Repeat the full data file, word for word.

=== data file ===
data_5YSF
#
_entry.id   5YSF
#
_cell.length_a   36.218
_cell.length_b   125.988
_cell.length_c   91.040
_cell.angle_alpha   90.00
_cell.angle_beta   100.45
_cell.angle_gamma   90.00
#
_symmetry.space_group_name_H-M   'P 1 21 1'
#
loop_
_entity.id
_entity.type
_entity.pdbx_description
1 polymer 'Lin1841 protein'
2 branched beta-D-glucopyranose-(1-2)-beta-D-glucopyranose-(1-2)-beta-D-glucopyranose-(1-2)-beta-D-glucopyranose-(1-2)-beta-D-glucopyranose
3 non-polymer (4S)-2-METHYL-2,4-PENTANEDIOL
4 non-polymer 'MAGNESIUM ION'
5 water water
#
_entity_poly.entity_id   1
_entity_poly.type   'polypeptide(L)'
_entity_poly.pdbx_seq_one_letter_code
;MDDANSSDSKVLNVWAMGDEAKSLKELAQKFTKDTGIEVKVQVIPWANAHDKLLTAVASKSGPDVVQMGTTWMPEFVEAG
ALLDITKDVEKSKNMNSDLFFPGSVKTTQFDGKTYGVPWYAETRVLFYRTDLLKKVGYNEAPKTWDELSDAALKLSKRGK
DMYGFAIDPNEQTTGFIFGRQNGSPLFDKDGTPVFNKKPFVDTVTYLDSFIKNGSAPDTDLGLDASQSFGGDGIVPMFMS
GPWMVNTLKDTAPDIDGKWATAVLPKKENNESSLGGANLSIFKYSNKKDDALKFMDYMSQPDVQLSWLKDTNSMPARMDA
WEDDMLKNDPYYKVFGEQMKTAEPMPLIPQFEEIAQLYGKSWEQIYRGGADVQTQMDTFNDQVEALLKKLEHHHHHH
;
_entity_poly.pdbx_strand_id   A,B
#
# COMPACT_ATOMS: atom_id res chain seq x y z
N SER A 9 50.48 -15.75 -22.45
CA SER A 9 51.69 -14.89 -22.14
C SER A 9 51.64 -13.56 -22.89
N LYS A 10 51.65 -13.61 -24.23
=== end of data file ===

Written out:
data_5YSF
#
_entry.id   5YSF
#
_cell.length_a   36.218
_cell.length_b   125.988
_cell.length_c   91.040
_cell.angle_alpha   90.00
_cell.angle_beta   100.45
_cell.angle_gamma   90.00
#
_symmetry.space_group_name_H-M   'P 1 21 1'
#
loop_
_entity.id
_entity.type
_entity.pdbx_description
1 polymer 'Lin1841 protein'
2 branched beta-D-glucopyranose-(1-2)-beta-D-glucopyranose-(1-2)-beta-D-glucopyranose-(1-2)-beta-D-glucopyranose-(1-2)-beta-D-glucopyranose
3 non-polymer (4S)-2-METHYL-2,4-PENTANEDIOL
4 non-polymer 'MAGNESIUM ION'
5 water water
#
_entity_poly.entity_id   1
_entity_poly.type   'polypeptide(L)'
_entity_poly.pdbx_seq_one_letter_code
;MDDANSSDSKVLNVWAMGDEAKSLKELAQKFTKDTGIEVKVQVIPWANAHDKLLTAVASKSGPDVVQMGTTWMPEFVEAG
ALLDITKDVEKSKNMNSDLFFPGSVKTTQFDGKTYGVPWYAETRVLFYRTDLLKKVGYNEAPKTWDELSDAALKLSKRGK
DMYGFAIDPNEQTTGFIFGRQNGSPLFDKDGTPVFNKKPFVDTVTYLDSFIKNGSAPDTDLGLDASQSFGGDGIVPMFMS
GPWMVNTLKDTAPDIDGKWATAVLPKKENNESSLGGANLSIFKYSNKKDDALKFMDYMSQPDVQLSWLKDTNSMPARMDA
WEDDMLKNDPYYKVFGEQMKTAEPMPLIPQFEEIAQLYGKSWEQIYRGGADVQTQMDTFNDQVEALLKKLEHHHHHH
;
_entity_poly.pdbx_strand_id   A,B
#
# COMPACT_ATOMS: atom_id res chain seq x y z
N SER A 9 50.48 -15.75 -22.45
CA SER A 9 51.69 -14.89 -22.14
C SER A 9 51.64 -13.56 -22.89
N LYS A 10 51.65 -13.61 -24.23